|Hot Cars and Loose Pets (from www.avma.org)
(No, it’s not the name of the latest tell-all tabloid bestseller. We’re talking about seriously risky situations that happen every day, but are entirely preventable.)
Brutus, Duke, Coco, Lola and Jake…sure, they’re fairly common pet names, but they’re also the names
of just a few of the pets that died last year because they were left in cars on warm (and not necessarily
hot) days while their owners were shopping, visiting friends or family, or running errands. What’s so
tragic is that these beloved pets were simply the victims of bad judgment.
Want numbers? An independent study1 showed that the interior temperature of vehicles parked in outside temperatures ranging from 72 to 96° F rose steadily as time increased. And cracking the windows doesn’t help.
Click here to view an animated video of the temperature rise in a car over time.
…add to that the fact that most pets are not properly restrained while in the car, and you’ve got some dangerous situations – for people and pets alike. Unrestrained pets can be seriously or fatally injured, or could even hurt you, in a collision or sudden braking situation. In addition, they’re a distraction for the driver, which increases the risk of driver errors. According to a 2010 American Automobile Association (AAA) survey, 2 out of 3 owners engage in distracting behaviors (playing with, feeding or petting their dog, or letting their dog sit in their lap) when pets are in the car…and according to the National Highway Traffic Safety Administration (NHTSA), approximately 20% of injury crashes involve distracted driving.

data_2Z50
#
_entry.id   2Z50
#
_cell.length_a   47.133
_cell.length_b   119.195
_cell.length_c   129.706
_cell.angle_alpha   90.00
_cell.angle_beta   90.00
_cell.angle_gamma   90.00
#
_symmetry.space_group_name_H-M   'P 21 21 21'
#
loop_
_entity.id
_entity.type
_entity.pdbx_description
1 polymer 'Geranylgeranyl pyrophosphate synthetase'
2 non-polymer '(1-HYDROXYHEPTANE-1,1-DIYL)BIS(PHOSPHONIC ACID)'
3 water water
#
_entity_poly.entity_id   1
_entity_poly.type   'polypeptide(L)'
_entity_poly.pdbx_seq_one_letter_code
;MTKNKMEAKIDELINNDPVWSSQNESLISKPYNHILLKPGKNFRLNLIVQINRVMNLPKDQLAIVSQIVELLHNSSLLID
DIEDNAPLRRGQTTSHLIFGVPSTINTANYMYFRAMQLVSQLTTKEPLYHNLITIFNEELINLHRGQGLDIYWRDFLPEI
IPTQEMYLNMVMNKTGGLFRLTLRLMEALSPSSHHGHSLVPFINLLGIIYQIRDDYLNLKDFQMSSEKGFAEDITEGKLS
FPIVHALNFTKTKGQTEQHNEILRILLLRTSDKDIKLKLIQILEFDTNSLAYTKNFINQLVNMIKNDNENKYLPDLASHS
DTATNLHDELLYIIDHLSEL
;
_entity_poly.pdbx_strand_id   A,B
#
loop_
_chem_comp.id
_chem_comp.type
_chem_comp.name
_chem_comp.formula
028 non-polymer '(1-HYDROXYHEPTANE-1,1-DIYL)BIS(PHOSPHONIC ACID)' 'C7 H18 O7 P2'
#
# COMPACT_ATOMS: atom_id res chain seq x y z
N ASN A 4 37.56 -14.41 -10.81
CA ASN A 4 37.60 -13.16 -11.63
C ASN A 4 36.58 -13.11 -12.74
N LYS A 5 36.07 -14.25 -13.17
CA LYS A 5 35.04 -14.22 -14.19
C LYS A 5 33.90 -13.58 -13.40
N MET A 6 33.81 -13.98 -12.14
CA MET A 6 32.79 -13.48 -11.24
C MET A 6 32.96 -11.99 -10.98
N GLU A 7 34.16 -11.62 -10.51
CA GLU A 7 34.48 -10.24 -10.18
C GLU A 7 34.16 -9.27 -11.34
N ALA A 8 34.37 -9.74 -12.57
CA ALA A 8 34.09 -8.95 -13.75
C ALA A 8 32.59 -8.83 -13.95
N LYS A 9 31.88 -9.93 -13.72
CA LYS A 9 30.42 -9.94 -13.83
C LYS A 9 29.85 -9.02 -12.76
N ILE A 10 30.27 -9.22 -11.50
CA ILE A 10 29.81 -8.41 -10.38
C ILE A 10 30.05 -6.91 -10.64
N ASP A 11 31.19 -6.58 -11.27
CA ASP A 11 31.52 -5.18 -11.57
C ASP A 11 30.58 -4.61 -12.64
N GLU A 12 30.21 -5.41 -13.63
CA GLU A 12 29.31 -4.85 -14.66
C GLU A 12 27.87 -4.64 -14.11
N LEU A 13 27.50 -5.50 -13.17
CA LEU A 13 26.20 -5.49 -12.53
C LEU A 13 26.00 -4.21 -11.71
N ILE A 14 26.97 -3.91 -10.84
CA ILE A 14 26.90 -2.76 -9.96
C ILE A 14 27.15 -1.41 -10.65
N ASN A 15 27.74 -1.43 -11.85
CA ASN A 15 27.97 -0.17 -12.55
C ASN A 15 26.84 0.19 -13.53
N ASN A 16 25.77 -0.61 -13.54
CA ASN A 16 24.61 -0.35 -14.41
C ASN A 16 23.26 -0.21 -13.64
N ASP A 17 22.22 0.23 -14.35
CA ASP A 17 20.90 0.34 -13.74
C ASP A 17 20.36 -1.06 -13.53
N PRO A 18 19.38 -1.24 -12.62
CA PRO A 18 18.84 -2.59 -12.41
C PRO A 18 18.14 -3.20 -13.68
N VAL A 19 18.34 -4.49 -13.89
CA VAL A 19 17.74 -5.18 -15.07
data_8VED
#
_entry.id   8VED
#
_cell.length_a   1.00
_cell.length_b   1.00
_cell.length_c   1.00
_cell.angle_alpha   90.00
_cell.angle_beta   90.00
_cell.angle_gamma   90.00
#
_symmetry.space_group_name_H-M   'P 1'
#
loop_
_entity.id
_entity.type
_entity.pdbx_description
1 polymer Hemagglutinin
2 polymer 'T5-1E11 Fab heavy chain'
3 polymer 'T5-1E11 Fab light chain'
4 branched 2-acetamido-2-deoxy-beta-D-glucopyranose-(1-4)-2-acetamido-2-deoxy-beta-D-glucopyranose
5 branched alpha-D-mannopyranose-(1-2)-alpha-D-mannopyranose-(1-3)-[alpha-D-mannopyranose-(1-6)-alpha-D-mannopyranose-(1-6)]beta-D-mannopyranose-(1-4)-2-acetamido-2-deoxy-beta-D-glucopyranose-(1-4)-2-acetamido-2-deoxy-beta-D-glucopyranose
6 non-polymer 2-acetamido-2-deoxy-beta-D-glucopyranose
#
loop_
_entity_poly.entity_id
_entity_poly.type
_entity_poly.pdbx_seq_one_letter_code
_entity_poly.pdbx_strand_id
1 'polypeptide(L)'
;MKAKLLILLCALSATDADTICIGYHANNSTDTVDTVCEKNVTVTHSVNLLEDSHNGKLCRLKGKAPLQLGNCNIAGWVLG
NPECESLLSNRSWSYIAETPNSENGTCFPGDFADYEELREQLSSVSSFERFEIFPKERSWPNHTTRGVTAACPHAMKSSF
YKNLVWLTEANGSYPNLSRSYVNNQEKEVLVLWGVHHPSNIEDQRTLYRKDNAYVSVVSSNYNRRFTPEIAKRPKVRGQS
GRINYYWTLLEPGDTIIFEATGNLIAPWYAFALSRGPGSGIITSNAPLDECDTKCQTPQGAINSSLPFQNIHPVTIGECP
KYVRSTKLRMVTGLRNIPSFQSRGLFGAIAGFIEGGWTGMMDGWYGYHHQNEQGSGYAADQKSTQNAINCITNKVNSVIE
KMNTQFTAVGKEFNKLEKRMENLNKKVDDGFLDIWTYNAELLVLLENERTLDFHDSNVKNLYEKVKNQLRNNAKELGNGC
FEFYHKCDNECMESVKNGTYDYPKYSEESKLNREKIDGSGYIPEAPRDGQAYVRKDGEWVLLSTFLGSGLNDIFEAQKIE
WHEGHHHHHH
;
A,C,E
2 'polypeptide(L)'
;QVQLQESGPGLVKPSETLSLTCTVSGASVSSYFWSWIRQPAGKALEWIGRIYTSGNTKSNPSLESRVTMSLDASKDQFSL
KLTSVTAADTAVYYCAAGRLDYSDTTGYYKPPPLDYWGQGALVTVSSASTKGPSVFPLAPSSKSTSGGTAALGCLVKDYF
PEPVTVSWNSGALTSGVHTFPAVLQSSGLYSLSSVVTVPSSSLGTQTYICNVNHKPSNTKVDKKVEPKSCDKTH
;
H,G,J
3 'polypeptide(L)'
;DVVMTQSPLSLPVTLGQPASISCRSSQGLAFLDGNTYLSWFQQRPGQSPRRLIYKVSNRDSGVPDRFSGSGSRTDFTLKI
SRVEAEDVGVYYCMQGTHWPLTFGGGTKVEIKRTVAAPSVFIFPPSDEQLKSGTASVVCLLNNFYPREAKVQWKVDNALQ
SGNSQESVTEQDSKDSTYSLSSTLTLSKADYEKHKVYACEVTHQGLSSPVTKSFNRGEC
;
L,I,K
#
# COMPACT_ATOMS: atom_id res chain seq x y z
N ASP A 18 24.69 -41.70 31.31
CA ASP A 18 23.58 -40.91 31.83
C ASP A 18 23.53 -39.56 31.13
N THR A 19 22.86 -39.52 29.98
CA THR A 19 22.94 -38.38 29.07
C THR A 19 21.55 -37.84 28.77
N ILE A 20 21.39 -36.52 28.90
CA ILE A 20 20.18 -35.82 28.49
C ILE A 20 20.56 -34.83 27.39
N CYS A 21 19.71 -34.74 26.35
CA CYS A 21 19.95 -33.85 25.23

Please don’t become another statistic: only take your pets in the vehicle with you when you absolutely need to, and always properly restrain your pets while in the vehicle.
How can you help prevent these injuries and deaths?
Other AVMA resources:
MyVeterinarian.com: Pets in Vehicles (information for pet owners about the risks associated with pets in vehicles)
Video on YouTube
McLaren C, Null J and Quinn J. Heat stress from enclosed vehicles: moderate ambient temperatures cause significant temperature rise in enclosed vehicles. Pediatrics 2005; 116: e109-e112. Available at: http://pediatrics.aappublications.org/cgi/reprint/116/1/e109. Also available at http://ggweather.com/heat/index.htm#heating.
Hyperthermia Deaths of Children in Vehicles (information on in-vehicle temperatures, including an animated video)
Paws to Click (a public service campaign to encourage pet owners to properly restrain pets while in the car)
Distraction.gov (official U.S. Government website for distracted driving)
Don’t Cook Your Dog! (a UK public service campaign to educate the public about the dangers of hot cars)